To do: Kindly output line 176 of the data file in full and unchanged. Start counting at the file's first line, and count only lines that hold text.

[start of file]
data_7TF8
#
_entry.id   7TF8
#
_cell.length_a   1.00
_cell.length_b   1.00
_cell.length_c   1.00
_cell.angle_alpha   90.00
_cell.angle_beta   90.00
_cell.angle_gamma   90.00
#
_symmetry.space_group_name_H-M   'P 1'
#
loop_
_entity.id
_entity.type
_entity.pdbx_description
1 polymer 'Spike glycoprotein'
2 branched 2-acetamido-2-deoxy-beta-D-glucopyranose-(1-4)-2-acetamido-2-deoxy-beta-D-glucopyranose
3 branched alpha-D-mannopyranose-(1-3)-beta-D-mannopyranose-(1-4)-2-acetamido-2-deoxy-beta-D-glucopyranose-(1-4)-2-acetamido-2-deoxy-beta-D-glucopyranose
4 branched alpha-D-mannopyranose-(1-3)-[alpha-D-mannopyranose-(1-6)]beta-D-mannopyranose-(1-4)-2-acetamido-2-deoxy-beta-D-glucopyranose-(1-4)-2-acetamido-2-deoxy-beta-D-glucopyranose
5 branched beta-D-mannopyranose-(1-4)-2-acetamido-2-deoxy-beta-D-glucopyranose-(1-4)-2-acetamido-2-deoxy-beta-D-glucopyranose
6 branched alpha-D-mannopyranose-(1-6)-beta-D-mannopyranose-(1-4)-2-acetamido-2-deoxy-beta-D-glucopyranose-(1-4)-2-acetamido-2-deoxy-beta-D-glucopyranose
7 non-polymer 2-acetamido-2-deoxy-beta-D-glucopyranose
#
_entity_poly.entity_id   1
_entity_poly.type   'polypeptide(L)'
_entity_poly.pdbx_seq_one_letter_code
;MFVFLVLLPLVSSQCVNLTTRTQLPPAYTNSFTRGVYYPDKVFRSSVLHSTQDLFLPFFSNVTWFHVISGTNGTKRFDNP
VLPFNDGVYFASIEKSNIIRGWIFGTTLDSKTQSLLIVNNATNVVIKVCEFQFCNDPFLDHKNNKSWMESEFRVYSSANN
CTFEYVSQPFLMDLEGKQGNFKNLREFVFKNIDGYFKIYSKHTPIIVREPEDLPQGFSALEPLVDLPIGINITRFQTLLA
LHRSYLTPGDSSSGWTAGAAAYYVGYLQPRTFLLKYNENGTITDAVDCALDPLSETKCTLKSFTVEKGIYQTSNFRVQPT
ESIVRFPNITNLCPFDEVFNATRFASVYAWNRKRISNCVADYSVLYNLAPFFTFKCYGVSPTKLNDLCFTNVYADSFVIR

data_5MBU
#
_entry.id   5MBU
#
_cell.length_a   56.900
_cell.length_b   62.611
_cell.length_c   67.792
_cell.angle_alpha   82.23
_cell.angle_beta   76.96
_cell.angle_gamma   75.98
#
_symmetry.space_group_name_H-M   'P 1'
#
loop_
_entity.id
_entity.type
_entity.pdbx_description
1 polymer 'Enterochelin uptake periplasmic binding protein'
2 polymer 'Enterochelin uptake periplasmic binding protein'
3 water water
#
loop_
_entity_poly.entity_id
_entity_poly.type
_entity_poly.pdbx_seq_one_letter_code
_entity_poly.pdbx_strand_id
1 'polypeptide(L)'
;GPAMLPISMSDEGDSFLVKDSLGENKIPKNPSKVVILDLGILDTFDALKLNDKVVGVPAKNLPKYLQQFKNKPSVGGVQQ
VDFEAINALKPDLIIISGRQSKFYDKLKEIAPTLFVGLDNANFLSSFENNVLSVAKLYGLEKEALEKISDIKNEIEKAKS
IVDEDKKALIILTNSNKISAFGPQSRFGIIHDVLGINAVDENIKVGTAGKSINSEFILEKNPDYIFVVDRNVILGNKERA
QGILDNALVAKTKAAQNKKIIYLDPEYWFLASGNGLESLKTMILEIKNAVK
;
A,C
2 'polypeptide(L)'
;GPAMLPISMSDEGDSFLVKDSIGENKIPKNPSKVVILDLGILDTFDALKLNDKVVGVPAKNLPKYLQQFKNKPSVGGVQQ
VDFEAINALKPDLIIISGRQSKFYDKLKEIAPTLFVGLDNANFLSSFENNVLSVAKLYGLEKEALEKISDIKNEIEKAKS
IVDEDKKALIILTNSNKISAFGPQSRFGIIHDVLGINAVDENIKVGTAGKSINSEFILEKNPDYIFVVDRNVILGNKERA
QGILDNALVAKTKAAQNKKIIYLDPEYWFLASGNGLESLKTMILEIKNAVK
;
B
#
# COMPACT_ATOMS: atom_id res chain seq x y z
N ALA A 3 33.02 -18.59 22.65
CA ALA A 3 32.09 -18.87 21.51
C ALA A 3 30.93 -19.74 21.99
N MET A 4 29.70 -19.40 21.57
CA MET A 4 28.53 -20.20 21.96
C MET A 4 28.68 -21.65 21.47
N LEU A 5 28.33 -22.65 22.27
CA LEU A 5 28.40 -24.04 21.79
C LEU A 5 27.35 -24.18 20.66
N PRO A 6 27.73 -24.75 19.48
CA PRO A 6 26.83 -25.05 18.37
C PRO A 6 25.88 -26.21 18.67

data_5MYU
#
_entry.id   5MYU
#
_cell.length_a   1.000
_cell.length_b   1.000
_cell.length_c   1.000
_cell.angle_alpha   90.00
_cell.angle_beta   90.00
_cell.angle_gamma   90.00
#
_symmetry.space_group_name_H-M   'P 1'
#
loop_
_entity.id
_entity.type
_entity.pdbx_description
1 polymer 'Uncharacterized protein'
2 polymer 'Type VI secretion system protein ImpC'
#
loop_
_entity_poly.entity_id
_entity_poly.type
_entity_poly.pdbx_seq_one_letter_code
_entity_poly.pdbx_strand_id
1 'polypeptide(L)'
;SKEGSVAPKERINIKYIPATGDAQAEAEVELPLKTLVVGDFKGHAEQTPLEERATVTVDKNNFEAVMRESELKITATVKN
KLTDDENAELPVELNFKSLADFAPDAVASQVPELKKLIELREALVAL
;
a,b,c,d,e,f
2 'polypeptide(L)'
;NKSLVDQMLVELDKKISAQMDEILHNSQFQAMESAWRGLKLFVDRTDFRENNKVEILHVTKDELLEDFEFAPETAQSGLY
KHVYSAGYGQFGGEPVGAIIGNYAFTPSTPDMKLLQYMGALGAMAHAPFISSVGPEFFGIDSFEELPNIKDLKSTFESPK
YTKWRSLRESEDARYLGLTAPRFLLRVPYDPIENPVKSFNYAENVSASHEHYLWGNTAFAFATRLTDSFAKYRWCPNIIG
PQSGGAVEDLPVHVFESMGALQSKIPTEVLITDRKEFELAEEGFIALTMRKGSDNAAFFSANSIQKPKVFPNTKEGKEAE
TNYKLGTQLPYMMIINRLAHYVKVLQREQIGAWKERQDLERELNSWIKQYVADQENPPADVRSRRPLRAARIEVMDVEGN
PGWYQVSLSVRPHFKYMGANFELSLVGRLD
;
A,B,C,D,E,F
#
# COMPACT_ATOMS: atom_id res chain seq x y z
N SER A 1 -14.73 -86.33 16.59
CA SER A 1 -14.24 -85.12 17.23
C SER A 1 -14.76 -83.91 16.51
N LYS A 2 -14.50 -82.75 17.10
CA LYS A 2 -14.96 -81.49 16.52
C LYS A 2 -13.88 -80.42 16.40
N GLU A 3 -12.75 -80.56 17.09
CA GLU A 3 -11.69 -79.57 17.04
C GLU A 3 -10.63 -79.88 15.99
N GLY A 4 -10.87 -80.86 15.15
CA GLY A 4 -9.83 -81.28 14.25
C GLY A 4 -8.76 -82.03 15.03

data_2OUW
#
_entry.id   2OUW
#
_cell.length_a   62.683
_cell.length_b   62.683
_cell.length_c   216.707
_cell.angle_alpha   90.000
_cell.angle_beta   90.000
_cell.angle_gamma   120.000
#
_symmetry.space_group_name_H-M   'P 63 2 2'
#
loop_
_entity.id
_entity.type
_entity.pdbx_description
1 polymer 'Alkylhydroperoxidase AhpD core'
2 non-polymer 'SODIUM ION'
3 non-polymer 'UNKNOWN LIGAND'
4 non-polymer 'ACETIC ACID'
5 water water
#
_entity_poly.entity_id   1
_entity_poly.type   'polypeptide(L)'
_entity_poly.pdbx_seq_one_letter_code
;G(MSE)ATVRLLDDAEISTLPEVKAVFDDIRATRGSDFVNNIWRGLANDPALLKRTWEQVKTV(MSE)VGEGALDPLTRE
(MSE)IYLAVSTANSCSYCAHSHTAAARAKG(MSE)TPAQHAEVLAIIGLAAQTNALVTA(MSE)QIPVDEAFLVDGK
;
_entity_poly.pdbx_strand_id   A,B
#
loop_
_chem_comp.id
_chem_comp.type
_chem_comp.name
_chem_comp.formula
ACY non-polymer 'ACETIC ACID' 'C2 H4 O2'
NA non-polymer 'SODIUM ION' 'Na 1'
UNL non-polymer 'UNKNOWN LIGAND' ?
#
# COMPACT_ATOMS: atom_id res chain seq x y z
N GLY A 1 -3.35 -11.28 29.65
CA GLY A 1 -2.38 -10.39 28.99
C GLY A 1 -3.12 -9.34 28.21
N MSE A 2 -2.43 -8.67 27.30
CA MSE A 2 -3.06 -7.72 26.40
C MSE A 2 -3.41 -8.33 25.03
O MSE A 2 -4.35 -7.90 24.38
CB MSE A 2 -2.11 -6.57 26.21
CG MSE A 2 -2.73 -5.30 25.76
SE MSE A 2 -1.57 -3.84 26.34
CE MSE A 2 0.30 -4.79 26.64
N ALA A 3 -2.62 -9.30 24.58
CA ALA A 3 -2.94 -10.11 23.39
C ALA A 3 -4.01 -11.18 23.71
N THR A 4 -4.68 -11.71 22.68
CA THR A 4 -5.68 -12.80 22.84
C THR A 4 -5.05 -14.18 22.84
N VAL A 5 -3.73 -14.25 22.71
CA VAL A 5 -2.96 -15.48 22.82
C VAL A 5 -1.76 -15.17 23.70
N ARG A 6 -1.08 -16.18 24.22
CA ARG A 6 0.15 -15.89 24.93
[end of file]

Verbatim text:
_chem_comp.formula